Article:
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239 The shadow of my sorrow? Ha! let's see:'Tis very true, my grief lies all within; And these external manners of lament Are merely shadows to the unseen grief, That swells with silence in the tortured soul; There lies the substance.

17-iv. 1.

240
Most subject is the fattest soil to weeds;
And he, the noble image of my youth,
Is overspread with them: Therefore my grief
Stretches itself beyond the hour of death;
The blood weeps from my heart.
For when his headstrong riot hath no curb,
When rage and hot blood are his counsellors,
When means and lavish manners meet together,
O, with what wings shall his affections“ fly
Towards fronting peril and opposed decay!

19-iv. 4.

241 His grief grew puissant, and the strings of life Began to crack.

34-v. 3.

242 The tyranny of her sorrows takes all livelihood from her cheek.

113.1.

243 Your loss is as yourself, great; and you bear it As answering to the weight: 'Would I might never O’ertake pursued success, but I do feel, By the rebound of yours, a grief that shoots My very heart at root.

30—v.2. 244 I

pray thee, cease thy counsel, Which falls into mine ears as profitless As water in a sieve: give not me counsel; Nor let no comforter delight mine ear, But such a one, whose wrongs do suit with mine.

* His passion; his inordinate desires.

Bring me a father, that so loved his child,
Whose joy of her is overwhelm'd like mine,
And bid nim speak of patience;
Measure his woe the length and breadth of mine,
And let it answer every strain for strain;
As thus for thus, and such a grief for such,
In

every lineament, branch, shape, and form:
If such a one will smile, and stroke his beard;
Cry-sorrow, wag! and hem, when he should groan;
Patch grief with proverbs; make misfortune drunk
With candle-wasters;a bring him yet to me,
And I of him will gather patience.
But there is no such man.

6-y.l. 245 Being not mad, but sensible of grief, My reasonable part produces reason How I may be deliver'd of these woes. 16-iii. 4.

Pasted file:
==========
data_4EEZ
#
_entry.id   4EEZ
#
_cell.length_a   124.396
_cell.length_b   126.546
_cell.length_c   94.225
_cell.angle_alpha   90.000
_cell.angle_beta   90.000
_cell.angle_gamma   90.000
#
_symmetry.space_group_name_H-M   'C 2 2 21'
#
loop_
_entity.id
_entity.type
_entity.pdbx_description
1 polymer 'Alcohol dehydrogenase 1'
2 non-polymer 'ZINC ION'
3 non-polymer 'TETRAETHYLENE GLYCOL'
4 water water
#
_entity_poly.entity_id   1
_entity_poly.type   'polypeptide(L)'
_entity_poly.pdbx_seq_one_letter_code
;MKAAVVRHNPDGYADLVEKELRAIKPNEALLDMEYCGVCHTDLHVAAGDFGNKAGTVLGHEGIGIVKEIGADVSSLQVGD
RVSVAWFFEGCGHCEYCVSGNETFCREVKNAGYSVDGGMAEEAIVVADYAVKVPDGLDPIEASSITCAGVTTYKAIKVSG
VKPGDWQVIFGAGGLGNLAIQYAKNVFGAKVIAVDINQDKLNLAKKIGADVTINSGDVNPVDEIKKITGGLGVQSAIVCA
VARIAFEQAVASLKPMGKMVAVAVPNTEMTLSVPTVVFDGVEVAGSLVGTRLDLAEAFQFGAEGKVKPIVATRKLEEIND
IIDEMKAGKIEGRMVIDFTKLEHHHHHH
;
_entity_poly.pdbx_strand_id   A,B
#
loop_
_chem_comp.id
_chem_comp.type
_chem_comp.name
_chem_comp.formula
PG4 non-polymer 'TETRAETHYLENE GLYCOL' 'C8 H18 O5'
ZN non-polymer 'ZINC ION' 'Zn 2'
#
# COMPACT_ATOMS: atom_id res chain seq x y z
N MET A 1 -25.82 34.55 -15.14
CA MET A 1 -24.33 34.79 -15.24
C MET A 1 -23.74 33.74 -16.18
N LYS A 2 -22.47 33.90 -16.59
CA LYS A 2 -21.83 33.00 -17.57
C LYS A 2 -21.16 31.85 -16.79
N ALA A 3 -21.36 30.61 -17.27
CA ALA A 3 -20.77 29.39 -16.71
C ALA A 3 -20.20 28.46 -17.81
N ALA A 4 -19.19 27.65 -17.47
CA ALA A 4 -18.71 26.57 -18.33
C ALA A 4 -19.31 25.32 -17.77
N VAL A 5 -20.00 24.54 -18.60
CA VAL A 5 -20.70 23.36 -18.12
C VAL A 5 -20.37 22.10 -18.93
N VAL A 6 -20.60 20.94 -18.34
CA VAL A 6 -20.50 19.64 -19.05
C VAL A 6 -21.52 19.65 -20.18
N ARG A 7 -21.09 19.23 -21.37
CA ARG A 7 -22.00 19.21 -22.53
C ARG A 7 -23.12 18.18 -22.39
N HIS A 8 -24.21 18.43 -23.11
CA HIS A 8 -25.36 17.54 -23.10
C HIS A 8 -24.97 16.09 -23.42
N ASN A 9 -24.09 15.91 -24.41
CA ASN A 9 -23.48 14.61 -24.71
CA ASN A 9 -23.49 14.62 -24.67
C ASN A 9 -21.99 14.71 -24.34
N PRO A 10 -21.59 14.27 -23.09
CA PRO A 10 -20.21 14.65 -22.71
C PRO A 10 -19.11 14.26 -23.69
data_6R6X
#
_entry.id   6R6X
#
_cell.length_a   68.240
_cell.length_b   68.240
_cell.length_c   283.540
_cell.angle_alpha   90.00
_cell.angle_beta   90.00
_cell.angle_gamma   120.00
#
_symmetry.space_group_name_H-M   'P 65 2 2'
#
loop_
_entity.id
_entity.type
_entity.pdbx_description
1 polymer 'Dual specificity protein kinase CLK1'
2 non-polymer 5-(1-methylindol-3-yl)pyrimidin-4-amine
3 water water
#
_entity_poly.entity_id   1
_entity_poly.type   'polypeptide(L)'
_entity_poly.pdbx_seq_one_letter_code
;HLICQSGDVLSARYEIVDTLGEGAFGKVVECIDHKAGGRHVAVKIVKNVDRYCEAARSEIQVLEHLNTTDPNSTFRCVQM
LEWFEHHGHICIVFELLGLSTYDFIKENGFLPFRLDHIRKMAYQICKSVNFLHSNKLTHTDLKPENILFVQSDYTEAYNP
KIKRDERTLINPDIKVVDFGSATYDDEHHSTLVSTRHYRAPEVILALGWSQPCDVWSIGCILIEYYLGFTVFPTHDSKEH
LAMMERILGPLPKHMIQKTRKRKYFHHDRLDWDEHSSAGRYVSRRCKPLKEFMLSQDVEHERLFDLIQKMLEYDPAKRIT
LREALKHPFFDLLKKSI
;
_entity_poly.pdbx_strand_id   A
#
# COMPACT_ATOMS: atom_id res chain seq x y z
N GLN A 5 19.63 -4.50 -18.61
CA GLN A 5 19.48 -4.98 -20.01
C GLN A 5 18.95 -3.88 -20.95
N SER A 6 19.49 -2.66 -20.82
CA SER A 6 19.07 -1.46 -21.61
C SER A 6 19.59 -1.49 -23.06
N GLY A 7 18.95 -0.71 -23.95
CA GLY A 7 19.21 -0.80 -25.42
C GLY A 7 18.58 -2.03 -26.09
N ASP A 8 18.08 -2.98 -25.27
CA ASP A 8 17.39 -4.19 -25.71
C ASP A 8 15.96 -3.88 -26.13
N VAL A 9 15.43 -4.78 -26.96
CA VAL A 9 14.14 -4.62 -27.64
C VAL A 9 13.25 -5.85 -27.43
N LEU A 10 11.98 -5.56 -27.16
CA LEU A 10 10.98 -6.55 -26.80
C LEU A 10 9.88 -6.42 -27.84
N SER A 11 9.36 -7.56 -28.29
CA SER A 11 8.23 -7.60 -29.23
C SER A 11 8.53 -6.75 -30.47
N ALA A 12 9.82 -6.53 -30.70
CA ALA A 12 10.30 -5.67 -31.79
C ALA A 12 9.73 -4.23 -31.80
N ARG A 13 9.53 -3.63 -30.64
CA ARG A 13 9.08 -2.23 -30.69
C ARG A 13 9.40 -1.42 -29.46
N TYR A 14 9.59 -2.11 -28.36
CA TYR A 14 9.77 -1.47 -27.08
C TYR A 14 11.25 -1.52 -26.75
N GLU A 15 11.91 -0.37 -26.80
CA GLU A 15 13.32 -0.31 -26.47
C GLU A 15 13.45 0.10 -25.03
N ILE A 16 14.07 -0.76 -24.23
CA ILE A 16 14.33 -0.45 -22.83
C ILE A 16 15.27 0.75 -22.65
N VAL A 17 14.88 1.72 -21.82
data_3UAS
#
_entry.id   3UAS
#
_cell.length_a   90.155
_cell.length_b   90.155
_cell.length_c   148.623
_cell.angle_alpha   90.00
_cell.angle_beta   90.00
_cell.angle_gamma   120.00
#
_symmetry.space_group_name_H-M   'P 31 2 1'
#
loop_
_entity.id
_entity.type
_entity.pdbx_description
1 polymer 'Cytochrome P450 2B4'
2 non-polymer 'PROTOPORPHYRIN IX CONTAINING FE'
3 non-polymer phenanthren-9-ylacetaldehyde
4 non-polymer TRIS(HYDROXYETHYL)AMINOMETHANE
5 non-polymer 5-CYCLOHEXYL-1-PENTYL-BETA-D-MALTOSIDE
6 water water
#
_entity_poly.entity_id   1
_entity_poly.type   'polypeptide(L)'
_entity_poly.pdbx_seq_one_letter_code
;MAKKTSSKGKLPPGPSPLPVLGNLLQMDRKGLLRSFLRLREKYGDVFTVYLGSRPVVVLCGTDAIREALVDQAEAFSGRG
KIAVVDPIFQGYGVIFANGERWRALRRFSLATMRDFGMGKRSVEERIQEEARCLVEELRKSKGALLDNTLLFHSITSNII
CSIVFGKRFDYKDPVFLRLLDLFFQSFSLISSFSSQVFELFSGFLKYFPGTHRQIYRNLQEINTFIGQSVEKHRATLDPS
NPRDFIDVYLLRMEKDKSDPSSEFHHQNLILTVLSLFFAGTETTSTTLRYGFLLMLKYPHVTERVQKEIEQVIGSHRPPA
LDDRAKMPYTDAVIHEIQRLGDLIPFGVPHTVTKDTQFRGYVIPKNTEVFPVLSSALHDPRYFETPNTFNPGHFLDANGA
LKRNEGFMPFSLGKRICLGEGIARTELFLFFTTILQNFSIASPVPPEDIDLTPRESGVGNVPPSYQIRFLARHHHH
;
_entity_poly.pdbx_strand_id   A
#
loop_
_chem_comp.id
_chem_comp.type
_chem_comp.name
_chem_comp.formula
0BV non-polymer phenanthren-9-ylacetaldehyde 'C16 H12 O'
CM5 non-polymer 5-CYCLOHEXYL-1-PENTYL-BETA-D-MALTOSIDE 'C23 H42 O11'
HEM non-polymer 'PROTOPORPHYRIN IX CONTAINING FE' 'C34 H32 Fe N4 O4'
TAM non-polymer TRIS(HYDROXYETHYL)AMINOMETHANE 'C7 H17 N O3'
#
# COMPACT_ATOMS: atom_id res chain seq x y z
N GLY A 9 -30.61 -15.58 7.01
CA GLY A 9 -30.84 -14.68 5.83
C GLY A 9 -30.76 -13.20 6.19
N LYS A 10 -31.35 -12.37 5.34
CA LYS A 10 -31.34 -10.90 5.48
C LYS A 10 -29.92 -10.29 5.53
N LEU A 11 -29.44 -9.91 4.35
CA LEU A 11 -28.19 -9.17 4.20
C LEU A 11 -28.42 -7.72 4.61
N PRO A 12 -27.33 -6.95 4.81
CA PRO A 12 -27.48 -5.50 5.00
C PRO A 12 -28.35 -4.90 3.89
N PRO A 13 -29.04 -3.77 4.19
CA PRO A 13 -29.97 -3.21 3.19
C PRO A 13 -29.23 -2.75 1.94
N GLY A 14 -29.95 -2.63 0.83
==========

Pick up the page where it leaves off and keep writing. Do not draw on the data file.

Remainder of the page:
246

Ah, my tender babes ! My unblown flowers, new-appearing sweets! If yet your gentle souls fly in the airHover about me with your airy wings, And hear your mother's lamentation. 24-iv. 4.

247

Sorrow and grief of heart Makes him speak fondly, like a frantic man.

17-iii. 3.

248 I pray thee leave me to myself to-night; For I have need of many orisons To move the heavens to smile upon my state, Which, well thou know'st, is cross and full of sin.

35-iv. 3. • Candle-wasters is a contemptuous term for scholars, and is so used by Ben Jonson, Cynthia's Reveis, act iii. sc. 3. The sense then of the passage appears to be this ;---If such a one will patch grief with proverbs---case the wounds of grief with proverbial sayings; make misfortune drunk with candle-wasters---stupify misfortune, or render himself insensible to the strokes of it, by the conversation or lucu. brations of scholars; the production of the lamp, but not fitted to human nature,

249
With the eyes of heavy mind,
I see thy glory, like a shooting star,
Fall to the base earth from the firmament!
Thy sun sets weeping in the lowly west,
Witnessing storms to come, woe, and unrest.

17-ii. 4,

250 Why does my blood thus muster to my heart, Making both it unable for itself, And dispossessing all the other parts Of necessary fitness ? So play the foolish throngs with one that swoons; Come all to help him, and so stop the air By which he should revive: and even so The general, subject to a well-wish'd king, Quit their own part, and in obsequious fondness Crowd to his presence, where their untaught love Must needs appear offence.

5-ii. 4.